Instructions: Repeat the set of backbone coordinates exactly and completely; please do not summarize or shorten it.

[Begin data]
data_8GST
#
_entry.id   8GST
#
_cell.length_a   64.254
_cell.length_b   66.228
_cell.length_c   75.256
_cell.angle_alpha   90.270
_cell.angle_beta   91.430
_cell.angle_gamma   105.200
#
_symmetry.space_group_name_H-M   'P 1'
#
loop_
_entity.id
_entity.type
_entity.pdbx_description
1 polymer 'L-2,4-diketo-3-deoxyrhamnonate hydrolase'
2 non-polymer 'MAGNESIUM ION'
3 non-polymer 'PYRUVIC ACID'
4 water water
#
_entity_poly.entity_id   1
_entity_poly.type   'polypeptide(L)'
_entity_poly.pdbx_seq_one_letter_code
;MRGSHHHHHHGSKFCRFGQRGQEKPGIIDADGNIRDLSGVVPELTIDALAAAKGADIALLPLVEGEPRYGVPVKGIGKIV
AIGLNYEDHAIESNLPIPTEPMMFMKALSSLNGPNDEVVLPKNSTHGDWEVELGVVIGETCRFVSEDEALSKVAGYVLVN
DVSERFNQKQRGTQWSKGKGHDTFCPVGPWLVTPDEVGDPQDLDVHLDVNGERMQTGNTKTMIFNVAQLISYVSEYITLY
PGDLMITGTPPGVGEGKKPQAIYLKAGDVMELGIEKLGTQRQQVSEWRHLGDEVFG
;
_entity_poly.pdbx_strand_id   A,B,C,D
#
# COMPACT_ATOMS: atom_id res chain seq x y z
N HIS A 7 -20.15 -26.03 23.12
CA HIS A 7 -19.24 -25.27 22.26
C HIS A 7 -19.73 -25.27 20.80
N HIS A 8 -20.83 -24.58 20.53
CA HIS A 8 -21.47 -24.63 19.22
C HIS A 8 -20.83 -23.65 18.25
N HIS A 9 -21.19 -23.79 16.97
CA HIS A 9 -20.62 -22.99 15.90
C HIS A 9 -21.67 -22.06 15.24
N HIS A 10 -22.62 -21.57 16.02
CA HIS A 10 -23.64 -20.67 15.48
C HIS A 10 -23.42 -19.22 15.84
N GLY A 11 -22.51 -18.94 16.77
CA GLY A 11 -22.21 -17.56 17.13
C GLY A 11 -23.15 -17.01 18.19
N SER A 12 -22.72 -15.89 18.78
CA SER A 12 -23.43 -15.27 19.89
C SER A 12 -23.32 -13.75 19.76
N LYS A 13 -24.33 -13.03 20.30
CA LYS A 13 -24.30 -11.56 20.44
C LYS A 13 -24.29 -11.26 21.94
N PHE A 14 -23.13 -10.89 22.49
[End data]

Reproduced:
data_8GST
#
_entry.id   8GST
#
_cell.length_a   64.254
_cell.length_b   66.228
_cell.length_c   75.256
_cell.angle_alpha   90.270
_cell.angle_beta   91.430
_cell.angle_gamma   105.200
#
_symmetry.space_group_name_H-M   'P 1'
#
loop_
_entity.id
_entity.type
_entity.pdbx_description
1 polymer 'L-2,4-diketo-3-deoxyrhamnonate hydrolase'
2 non-polymer 'MAGNESIUM ION'
3 non-polymer 'PYRUVIC ACID'
4 water water
#
_entity_poly.entity_id   1
_entity_poly.type   'polypeptide(L)'
_entity_poly.pdbx_seq_one_letter_code
;MRGSHHHHHHGSKFCRFGQRGQEKPGIIDADGNIRDLSGVVPELTIDALAAAKGADIALLPLVEGEPRYGVPVKGIGKIV
AIGLNYEDHAIESNLPIPTEPMMFMKALSSLNGPNDEVVLPKNSTHGDWEVELGVVIGETCRFVSEDEALSKVAGYVLVN
DVSERFNQKQRGTQWSKGKGHDTFCPVGPWLVTPDEVGDPQDLDVHLDVNGERMQTGNTKTMIFNVAQLISYVSEYITLY
PGDLMITGTPPGVGEGKKPQAIYLKAGDVMELGIEKLGTQRQQVSEWRHLGDEVFG
;
_entity_poly.pdbx_strand_id   A,B,C,D
#
# COMPACT_ATOMS: atom_id res chain seq x y z
N HIS A 7 -20.15 -26.03 23.12
CA HIS A 7 -19.24 -25.27 22.26
C HIS A 7 -19.73 -25.27 20.80
N HIS A 8 -20.83 -24.58 20.53
CA HIS A 8 -21.47 -24.63 19.22
C HIS A 8 -20.83 -23.65 18.25
N HIS A 9 -21.19 -23.79 16.97
CA HIS A 9 -20.62 -22.99 15.90
C HIS A 9 -21.67 -22.06 15.24
N HIS A 10 -22.62 -21.57 16.02
CA HIS A 10 -23.64 -20.67 15.48
C HIS A 10 -23.42 -19.22 15.84
N GLY A 11 -22.51 -18.94 16.77
CA GLY A 11 -22.21 -17.56 17.13
C GLY A 11 -23.15 -17.01 18.19
N SER A 12 -22.72 -15.89 18.78
CA SER A 12 -23.43 -15.27 19.89
C SER A 12 -23.32 -13.75 19.76
N LYS A 13 -24.33 -13.03 20.30
CA LYS A 13 -24.30 -11.56 20.44
C LYS A 13 -24.29 -11.26 21.94
N PHE A 14 -23.13 -10.89 22.49